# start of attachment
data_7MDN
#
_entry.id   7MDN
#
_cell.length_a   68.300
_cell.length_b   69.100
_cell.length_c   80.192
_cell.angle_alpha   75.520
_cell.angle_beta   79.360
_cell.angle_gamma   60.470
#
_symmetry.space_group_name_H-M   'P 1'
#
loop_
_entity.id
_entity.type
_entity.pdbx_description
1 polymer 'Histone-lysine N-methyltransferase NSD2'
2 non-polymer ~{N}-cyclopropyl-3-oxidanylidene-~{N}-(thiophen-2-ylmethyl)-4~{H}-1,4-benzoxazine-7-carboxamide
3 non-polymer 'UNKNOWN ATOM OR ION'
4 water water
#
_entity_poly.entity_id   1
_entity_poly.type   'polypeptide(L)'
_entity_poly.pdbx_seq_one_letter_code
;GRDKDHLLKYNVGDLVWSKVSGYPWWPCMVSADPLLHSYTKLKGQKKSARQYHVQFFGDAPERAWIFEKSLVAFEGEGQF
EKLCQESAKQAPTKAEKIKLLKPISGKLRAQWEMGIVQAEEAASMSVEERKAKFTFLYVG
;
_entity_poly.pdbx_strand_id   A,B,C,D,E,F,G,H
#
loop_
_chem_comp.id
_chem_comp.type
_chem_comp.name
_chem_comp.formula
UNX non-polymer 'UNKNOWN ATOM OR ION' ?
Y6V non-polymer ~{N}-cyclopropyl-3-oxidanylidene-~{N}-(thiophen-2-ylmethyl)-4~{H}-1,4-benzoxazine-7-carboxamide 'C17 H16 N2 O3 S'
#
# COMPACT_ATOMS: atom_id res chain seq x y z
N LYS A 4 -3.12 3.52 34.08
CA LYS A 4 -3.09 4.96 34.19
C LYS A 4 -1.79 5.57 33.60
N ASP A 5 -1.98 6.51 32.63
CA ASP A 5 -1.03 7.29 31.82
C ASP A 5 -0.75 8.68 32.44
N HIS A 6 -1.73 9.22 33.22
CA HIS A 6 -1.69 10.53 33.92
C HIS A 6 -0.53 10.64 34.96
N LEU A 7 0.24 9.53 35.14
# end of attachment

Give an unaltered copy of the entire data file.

data_7MDN
#
_entry.id   7MDN
#
_cell.length_a   68.300
_cell.length_b   69.100
_cell.length_c   80.192
_cell.angle_alpha   75.520
_cell.angle_beta   79.360
_cell.angle_gamma   60.470
#
_symmetry.space_group_name_H-M   'P 1'
#
loop_
_entity.id
_entity.type
_entity.pdbx_description
1 polymer 'Histone-lysine N-methyltransferase NSD2'
2 non-polymer ~{N}-cyclopropyl-3-oxidanylidene-~{N}-(thiophen-2-ylmethyl)-4~{H}-1,4-benzoxazine-7-carboxamide
3 non-polymer 'UNKNOWN ATOM OR ION'
4 water water
#
_entity_poly.entity_id   1
_entity_poly.type   'polypeptide(L)'
_entity_poly.pdbx_seq_one_letter_code
;GRDKDHLLKYNVGDLVWSKVSGYPWWPCMVSADPLLHSYTKLKGQKKSARQYHVQFFGDAPERAWIFEKSLVAFEGEGQF
EKLCQESAKQAPTKAEKIKLLKPISGKLRAQWEMGIVQAEEAASMSVEERKAKFTFLYVG
;
_entity_poly.pdbx_strand_id   A,B,C,D,E,F,G,H
#
loop_
_chem_comp.id
_chem_comp.type
_chem_comp.name
_chem_comp.formula
UNX non-polymer 'UNKNOWN ATOM OR ION' ?
Y6V non-polymer ~{N}-cyclopropyl-3-oxidanylidene-~{N}-(thiophen-2-ylmethyl)-4~{H}-1,4-benzoxazine-7-carboxamide 'C17 H16 N2 O3 S'
#
# COMPACT_ATOMS: atom_id res chain seq x y z
N LYS A 4 -3.12 3.52 34.08
CA LYS A 4 -3.09 4.96 34.19
C LYS A 4 -1.79 5.57 33.60
N ASP A 5 -1.98 6.51 32.63
CA ASP A 5 -1.03 7.29 31.82
C ASP A 5 -0.75 8.68 32.44
N HIS A 6 -1.73 9.22 33.22
CA HIS A 6 -1.69 10.53 33.92
C HIS A 6 -0.53 10.64 34.96
N LEU A 7 0.24 9.53 35.14